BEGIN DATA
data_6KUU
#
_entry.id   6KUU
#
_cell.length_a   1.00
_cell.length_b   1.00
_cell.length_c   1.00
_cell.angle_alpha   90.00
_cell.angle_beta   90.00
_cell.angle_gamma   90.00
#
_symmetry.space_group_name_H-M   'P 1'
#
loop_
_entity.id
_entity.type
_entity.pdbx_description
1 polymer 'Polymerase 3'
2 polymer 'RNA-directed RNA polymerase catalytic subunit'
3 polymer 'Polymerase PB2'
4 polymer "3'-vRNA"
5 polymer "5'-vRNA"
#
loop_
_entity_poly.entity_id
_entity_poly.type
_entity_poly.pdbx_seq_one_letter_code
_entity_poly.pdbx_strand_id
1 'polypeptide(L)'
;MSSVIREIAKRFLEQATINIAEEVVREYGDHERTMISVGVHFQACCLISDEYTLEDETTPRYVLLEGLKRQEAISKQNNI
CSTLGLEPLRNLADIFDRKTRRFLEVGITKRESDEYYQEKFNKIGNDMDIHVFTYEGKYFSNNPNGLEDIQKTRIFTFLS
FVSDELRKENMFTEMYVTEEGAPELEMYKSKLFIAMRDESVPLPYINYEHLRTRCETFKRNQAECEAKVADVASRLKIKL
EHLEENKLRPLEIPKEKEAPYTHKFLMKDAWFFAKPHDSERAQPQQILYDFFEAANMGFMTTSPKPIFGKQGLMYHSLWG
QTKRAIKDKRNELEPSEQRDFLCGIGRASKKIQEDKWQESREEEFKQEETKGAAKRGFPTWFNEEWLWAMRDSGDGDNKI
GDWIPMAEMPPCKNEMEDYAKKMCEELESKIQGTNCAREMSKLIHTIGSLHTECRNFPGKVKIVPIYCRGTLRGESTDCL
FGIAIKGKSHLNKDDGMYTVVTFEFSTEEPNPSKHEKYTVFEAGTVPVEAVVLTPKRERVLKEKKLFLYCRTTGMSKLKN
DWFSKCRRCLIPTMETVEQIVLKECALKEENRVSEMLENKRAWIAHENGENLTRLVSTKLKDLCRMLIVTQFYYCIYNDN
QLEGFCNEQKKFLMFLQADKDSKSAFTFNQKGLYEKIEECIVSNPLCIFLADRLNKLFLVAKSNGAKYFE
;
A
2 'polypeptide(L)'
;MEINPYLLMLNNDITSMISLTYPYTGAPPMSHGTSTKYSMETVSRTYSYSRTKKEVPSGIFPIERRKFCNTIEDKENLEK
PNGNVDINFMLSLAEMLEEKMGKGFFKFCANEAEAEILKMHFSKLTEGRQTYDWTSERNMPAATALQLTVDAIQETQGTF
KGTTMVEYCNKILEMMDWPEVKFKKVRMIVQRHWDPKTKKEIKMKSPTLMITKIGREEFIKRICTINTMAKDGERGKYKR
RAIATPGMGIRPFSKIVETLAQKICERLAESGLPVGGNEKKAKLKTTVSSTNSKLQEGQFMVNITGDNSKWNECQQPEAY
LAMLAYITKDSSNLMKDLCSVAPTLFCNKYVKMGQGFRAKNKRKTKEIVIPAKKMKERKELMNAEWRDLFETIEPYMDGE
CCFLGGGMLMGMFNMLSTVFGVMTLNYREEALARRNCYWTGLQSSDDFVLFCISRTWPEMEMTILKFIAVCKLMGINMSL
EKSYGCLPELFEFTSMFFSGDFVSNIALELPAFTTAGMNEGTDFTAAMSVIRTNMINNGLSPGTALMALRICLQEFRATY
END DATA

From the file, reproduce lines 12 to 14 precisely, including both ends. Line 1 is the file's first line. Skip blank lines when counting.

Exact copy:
_symmetry.space_group_name_H-M   'P 1'
#
loop_